Restricted Stock Unit awards

From time to time, the Company has granted RSUs to certain employees, executives and directors. The majority of the grants to employees and executives are pursuant to the Company's Long-Term Incentive Plans (the "LTIPs"), which call for annual grants of RSUs to all eligible employees and executives. The RSU awards vest 25% per year on each of the first four anniversaries of the grant date. All RSUs are valued at the closing market price of the Company’s common stock on the day of grant and the total value of the units is recognized as expense ratably over the vesting period of the grant. During the nine month period ended September 30, 2018, the Company granted 1.3 million RSUs to certain employees, executives and directors.

Set forth below is a summary of unvested RSU activity during the nine month period ended September 30, 2018:
 
Number of Units
(in thousands)
 
Weighted Average Per Share
Grant Date Fair Value
Unvested at December 31, 2017
888
 
$
32.56

Granted
1,320
 
$
19.27

Vested
(288)
 
$
32.91

Forfeited
(95)
 
$
24.59

Unvested at September 30, 2018
1,825
 
$
23.30

 
During the three and nine month periods ended September 30, 2018, approximately 0.1 million and 0.3 million RSU shares vested and were released, generating tax-deductible expenses totaling $1.9 million and $3.9 million, respectively. During the prior year three and nine month periods ended September 30, 2017, approximately 0.1 million and 0.1 million RSU shares vested and were released, generating tax-deductible expenses totaling $4.1 million and $4.6 million, respectively.

Employee Stock Purchase Plan

The 2016 Akorn, Inc. Employee Stock Purchase Plan (the “ESPP”) permits eligible employees to acquire shares of the Company’s common stock through payroll deductions.  The ESPP has been structured to qualify under Section 423 of the Internal Revenue Code (“IRC”).  Employees who elect to participate in the ESPP may withhold from 1% to 15% of eligible wages toward the purchase of stock.  Shares will be purchased at a 15% discount off the lesser of the market price at the

[16]




beginning or the ending of the applicable offering period.  The ESPP is designed with two offering periods each year, one running from January 1st to December 31st and the other running from July 1st to December 31st.  In a given year, employees may enroll in only one offering period, not both.  Per IRC rules, annual purchases per employee are limited to $25,000 worth of stock, valued as of the beginning of the offering period.  Accordingly, with the 15% discount, employees may withhold no more than $21,250 per year toward the purchase of stock under the ESPP. Employees are further limited to purchasing no more than 15,000 shares of stock per year. A total of 2.0 million shares of the Company’s stock have been set aside for issuance under the ESPP, of which 146,247 shares have been issued to date. The ESPP was approved by vote of the Company’s shareholders on December 16, 2016.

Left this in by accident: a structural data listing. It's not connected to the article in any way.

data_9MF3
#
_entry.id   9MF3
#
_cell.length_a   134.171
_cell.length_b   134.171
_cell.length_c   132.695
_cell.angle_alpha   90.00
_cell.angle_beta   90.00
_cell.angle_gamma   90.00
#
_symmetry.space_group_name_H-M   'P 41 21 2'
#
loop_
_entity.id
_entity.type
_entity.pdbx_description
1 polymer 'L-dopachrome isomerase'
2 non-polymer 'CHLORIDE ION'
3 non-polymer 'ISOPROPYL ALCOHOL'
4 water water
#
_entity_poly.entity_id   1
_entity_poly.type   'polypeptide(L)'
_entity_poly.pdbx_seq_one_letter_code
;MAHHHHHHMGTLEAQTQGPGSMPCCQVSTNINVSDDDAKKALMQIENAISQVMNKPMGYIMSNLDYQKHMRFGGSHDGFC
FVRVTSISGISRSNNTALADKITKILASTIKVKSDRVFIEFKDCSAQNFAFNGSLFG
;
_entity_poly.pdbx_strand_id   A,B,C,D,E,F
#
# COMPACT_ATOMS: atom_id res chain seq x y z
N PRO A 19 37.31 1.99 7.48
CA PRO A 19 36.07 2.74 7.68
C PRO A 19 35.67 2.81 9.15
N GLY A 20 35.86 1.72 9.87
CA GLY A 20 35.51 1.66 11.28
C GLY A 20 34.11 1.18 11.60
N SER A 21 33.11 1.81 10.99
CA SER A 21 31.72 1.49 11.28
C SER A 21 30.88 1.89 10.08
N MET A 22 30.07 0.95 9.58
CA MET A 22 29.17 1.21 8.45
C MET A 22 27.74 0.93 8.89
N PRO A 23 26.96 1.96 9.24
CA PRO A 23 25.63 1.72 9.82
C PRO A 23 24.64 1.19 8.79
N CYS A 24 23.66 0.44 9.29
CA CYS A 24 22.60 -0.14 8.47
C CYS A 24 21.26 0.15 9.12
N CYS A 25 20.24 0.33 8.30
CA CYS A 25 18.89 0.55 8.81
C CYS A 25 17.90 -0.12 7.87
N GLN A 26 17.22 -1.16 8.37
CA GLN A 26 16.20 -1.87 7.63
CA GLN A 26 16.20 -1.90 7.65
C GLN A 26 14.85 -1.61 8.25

Pursuant to terms of the Merger Agreement, the Company has not initiated any new offering periods subsequent to entering into the Merger Agreement.  Accordingly, no offering periods are currently active under the ESPP.

Note 4 — Accounts Receivable, Sales and Allowances
 
The nature of the Company’s business inherently involves, in the ordinary course, significant amounts and substantial volumes of transactions and estimates relating to allowances for product returns, chargebacks, rebates, doubtful accounts and discounts given to customers. This is typical of the pharmaceutical industry and is not necessarily specific to the Company. Depending on the product, the end-user customer, the specific terms of national supply contracts and the particular arrangements with the Company’s wholesaler customers, certain rebates, chargebacks and other credits are deducted from the Company’s accounts receivable. The process of claiming these deductions depends on wholesalers reporting to the Company the amount of deductions that were earned under the terms of the respective agreement with the end-user customer (which in turn depends on the specific end-user customer, each having its own pricing arrangement that entitles it to a particular deduction). This process can lead to partial payments to the Company against outstanding invoices as the wholesalers take the claimed deductions at the time of payment.
 
With the exception of the provision for doubtful accounts, which is reflected as part of selling, general and administrative expense, the provisions for the following customer reserves are reflected as a reduction of revenues in the accompanying condensed consolidated statements of comprehensive (loss) income. Additionally, with the exception of administrative fees and others, which is included as a current liability, the ending reserve balances are included in trade accounts receivable, net in the Company’s condensed consolidated balance sheets.